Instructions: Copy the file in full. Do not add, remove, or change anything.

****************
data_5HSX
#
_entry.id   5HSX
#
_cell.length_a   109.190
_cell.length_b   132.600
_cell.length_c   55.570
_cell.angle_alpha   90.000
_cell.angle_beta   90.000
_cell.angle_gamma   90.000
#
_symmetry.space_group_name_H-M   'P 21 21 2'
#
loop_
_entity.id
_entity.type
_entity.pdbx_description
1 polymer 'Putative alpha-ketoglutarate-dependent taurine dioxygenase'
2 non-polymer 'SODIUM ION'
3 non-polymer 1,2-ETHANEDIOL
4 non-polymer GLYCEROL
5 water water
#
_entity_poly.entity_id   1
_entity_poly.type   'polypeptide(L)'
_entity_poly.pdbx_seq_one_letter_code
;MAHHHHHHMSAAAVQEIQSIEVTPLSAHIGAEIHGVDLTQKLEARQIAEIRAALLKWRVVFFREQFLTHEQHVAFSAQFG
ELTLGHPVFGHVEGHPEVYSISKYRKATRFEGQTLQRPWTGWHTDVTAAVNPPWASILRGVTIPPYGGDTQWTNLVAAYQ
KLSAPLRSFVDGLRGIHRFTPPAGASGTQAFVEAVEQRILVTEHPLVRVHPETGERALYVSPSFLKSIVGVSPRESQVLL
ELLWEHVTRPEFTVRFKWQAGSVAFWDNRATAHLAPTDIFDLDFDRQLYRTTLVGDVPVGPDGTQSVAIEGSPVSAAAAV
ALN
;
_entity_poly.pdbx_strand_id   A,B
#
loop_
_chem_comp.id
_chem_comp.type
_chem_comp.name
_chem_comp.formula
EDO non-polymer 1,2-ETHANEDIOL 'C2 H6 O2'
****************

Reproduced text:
data_5HSX
#
_entry.id   5HSX
#
_cell.length_a   109.190
_cell.length_b   132.600
_cell.length_c   55.570
_cell.angle_alpha   90.000
_cell.angle_beta   90.000
_cell.angle_gamma   90.000
#
_symmetry.space_group_name_H-M   'P 21 21 2'
#
loop_
_entity.id
_entity.type
_entity.pdbx_description
1 polymer 'Putative alpha-ketoglutarate-dependent taurine dioxygenase'
2 non-polymer 'SODIUM ION'
3 non-polymer 1,2-ETHANEDIOL
4 non-polymer GLYCEROL
5 water water
#
_entity_poly.entity_id   1
_entity_poly.type   'polypeptide(L)'
_entity_poly.pdbx_seq_one_letter_code
;MAHHHHHHMSAAAVQEIQSIEVTPLSAHIGAEIHGVDLTQKLEARQIAEIRAALLKWRVVFFREQFLTHEQHVAFSAQFG
ELTLGHPVFGHVEGHPEVYSISKYRKATRFEGQTLQRPWTGWHTDVTAAVNPPWASILRGVTIPPYGGDTQWTNLVAAYQ
KLSAPLRSFVDGLRGIHRFTPPAGASGTQAFVEAVEQRILVTEHPLVRVHPETGERALYVSPSFLKSIVGVSPRESQVLL
ELLWEHVTRPEFTVRFKWQAGSVAFWDNRATAHLAPTDIFDLDFDRQLYRTTLVGDVPVGPDGTQSVAIEGSPVSAAAAV
ALN
;
_entity_poly.pdbx_strand_id   A,B
#
loop_
_chem_comp.id
_chem_comp.type
_chem_comp.name
_chem_comp.formula
EDO non-polymer 1,2-ETHANEDIOL 'C2 H6 O2'